Imagine a supersonic airplane (or a supersonic airfoil in 2D -- big difference in your eyes, but it's really the same principle). Anything the airfoil does to pressure travels at the speed of sound, so the ground below the airfoil isn't even "aware" of what's passing over its head, until it's gone and the sonic boom hits it. The ground will reflect the shock wave, in essence putting the air that the airfoil deflected back into a "normal" state, but that reflected shock will be far behind the airfoil, and since it's faster than the speed of sound, the reaction of the ground can never ever reach the airfoil. If someone makes a computation of a supersonic case, the volume taken into account behind the model can be very small since nothing that happens there can affect the flow anyway, so why bother?
You are still right in that the kinetic energy that I put into the air will not magically dissappear. But the thing is that this doesn't have any influence on whether the airfoil creates lift. It's probably harder to imagine because there's no fixed point to "hold on to", but who needs firm ground when you can fly?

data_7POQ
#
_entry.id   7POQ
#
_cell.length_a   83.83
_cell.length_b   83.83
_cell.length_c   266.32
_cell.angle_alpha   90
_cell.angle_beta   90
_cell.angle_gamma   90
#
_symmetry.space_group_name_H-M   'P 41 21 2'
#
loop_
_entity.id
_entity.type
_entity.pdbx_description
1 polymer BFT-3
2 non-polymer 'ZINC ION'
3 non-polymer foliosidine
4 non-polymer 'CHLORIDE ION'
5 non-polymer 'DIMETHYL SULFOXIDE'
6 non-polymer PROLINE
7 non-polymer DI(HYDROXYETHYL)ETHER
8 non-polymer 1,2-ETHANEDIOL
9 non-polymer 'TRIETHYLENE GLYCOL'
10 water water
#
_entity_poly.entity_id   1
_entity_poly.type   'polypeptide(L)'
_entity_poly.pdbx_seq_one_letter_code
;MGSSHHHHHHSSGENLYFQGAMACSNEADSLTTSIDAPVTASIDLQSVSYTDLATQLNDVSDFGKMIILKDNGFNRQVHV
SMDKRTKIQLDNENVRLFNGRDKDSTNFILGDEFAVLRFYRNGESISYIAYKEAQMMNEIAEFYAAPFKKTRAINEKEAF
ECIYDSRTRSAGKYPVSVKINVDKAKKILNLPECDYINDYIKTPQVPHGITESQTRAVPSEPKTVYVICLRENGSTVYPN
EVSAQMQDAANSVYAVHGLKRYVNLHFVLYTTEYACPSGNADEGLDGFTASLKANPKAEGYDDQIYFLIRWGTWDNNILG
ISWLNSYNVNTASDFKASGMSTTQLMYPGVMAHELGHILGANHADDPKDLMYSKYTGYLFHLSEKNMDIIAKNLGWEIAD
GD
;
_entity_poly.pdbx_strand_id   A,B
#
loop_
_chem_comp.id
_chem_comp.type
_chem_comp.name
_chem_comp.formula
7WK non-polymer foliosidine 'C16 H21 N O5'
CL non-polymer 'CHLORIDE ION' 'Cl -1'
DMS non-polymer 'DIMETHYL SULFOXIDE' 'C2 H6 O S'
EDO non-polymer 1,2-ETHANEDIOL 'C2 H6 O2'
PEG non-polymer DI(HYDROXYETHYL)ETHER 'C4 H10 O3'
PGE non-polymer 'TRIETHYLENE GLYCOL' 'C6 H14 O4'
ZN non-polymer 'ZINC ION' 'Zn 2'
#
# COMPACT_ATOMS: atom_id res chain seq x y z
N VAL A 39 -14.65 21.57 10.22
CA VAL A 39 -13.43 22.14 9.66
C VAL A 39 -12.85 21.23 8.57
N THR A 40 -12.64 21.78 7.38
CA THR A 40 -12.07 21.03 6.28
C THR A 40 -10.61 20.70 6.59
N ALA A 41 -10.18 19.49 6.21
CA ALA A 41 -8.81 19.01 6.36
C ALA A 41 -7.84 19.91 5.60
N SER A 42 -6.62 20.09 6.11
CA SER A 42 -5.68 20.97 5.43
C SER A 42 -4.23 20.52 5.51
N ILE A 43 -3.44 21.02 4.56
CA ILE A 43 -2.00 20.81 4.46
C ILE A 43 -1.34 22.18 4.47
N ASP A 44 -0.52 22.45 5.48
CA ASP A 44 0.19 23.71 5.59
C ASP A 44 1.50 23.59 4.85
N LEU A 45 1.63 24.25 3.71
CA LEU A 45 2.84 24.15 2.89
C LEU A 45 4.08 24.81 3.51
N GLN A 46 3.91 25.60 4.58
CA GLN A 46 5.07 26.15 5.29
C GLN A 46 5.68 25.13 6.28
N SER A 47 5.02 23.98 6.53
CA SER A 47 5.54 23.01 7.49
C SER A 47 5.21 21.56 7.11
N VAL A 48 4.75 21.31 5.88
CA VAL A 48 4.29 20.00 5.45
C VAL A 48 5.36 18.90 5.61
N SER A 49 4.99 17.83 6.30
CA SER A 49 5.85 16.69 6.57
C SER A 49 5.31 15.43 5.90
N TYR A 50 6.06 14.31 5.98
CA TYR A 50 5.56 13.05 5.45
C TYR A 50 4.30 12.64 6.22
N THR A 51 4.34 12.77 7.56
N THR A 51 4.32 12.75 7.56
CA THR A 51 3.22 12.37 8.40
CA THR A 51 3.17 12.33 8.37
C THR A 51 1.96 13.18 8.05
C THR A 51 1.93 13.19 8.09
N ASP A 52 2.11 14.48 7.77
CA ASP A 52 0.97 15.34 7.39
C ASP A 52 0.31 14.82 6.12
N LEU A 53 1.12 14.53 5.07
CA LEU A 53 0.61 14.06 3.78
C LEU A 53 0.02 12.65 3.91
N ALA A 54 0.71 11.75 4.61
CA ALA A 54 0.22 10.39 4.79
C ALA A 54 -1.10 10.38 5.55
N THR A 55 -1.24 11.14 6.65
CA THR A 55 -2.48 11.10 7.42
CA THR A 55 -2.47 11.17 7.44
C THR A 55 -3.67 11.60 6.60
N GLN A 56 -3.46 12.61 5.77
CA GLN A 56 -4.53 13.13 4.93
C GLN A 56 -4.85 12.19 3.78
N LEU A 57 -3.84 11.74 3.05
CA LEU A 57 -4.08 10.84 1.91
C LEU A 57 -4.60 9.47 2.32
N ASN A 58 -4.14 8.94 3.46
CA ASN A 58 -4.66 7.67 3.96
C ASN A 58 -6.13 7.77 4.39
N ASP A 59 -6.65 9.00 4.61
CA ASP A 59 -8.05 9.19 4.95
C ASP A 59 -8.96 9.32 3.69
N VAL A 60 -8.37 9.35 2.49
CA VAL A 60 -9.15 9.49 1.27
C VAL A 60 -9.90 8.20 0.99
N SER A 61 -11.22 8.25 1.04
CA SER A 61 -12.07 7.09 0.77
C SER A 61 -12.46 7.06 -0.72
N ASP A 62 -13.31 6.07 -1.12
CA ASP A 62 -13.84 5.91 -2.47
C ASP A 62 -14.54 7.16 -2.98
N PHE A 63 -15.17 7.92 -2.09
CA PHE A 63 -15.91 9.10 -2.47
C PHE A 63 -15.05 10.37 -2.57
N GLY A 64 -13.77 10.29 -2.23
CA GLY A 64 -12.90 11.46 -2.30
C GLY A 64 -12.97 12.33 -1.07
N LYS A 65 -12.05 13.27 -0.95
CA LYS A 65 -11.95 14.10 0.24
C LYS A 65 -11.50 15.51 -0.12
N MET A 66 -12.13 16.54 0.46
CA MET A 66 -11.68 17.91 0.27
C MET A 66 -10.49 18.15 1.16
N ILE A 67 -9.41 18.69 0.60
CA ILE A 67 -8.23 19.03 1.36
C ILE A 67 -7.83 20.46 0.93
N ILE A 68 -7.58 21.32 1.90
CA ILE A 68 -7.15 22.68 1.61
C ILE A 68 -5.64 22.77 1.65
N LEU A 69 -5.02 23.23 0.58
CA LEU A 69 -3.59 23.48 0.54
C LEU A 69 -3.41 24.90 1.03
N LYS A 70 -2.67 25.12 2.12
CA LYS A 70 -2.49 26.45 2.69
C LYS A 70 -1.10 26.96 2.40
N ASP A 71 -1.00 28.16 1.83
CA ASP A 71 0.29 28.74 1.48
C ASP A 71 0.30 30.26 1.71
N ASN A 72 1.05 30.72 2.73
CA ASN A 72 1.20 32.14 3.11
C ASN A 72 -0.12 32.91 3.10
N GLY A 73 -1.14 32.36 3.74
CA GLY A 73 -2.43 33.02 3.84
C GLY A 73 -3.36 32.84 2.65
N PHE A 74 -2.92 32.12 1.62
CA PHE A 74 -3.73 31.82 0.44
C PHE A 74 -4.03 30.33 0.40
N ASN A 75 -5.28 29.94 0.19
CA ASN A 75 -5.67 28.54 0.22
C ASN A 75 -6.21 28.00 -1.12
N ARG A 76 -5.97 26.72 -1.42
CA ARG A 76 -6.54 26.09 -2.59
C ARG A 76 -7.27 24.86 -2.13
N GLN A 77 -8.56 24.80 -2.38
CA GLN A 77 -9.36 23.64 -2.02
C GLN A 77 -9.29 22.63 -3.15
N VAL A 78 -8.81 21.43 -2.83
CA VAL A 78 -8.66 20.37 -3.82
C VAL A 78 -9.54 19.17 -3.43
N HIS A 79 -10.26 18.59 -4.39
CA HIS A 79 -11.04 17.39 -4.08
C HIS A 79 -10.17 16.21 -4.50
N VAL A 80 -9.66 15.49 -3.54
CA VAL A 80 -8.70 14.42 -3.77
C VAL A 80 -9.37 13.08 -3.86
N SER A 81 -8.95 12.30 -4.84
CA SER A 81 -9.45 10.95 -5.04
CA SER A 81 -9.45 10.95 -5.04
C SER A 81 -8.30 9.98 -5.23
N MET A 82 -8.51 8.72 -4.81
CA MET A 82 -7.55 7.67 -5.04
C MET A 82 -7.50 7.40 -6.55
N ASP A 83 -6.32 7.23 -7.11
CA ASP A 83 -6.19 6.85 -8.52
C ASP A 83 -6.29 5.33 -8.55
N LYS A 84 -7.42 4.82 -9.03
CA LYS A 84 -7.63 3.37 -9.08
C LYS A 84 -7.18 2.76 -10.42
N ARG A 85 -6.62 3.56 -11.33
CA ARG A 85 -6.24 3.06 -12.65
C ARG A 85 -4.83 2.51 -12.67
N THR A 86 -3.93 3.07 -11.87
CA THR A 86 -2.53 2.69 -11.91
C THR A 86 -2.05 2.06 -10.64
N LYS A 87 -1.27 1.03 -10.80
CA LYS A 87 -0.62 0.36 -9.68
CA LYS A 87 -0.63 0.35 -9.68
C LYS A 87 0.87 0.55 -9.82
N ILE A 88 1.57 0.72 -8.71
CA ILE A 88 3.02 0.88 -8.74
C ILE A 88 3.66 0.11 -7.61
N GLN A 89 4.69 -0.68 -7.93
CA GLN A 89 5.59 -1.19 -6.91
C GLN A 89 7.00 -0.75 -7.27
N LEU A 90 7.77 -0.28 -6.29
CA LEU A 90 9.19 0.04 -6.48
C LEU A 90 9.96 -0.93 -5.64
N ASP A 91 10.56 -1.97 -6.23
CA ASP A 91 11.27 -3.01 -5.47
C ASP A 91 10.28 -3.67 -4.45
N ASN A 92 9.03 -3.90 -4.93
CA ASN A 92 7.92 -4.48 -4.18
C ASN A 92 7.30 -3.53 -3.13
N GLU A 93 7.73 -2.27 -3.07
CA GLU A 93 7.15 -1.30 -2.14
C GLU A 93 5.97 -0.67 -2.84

wbeaty wrote:As I understand it, the solution is simple: *always* include the starting vortex, and make sure the distance between the airfoil's bound vortex and the starting vortex is << than the distance between the airfoil and the Earth's surface. In that case the force on the Earth does go to zero as you pull the Earth away to arbitrarily large distance.
OK, we're in the mathamatician zone here. Anyone not wanting to get thoroughly confused (if you aren't already...), don't read this:
You need to formally include the starting vortex in a potential flow analysis, because the potential flow equations demand that a vortex cannot end inside the flow field.
The same reasoning explains the wing-tip vortices, which also strictly speaking cannot end within the flow field.
These are also of big importance when analyzing a configuration and trying to separate friction, wave and lift-dependent drag and so on. You can make a Navier-Stokes computation, get all the forces by surface integration, and then find out the single components of drag and lift by analyzing the vortices, supposed your grid is fine enough and the method good enough to represent them well.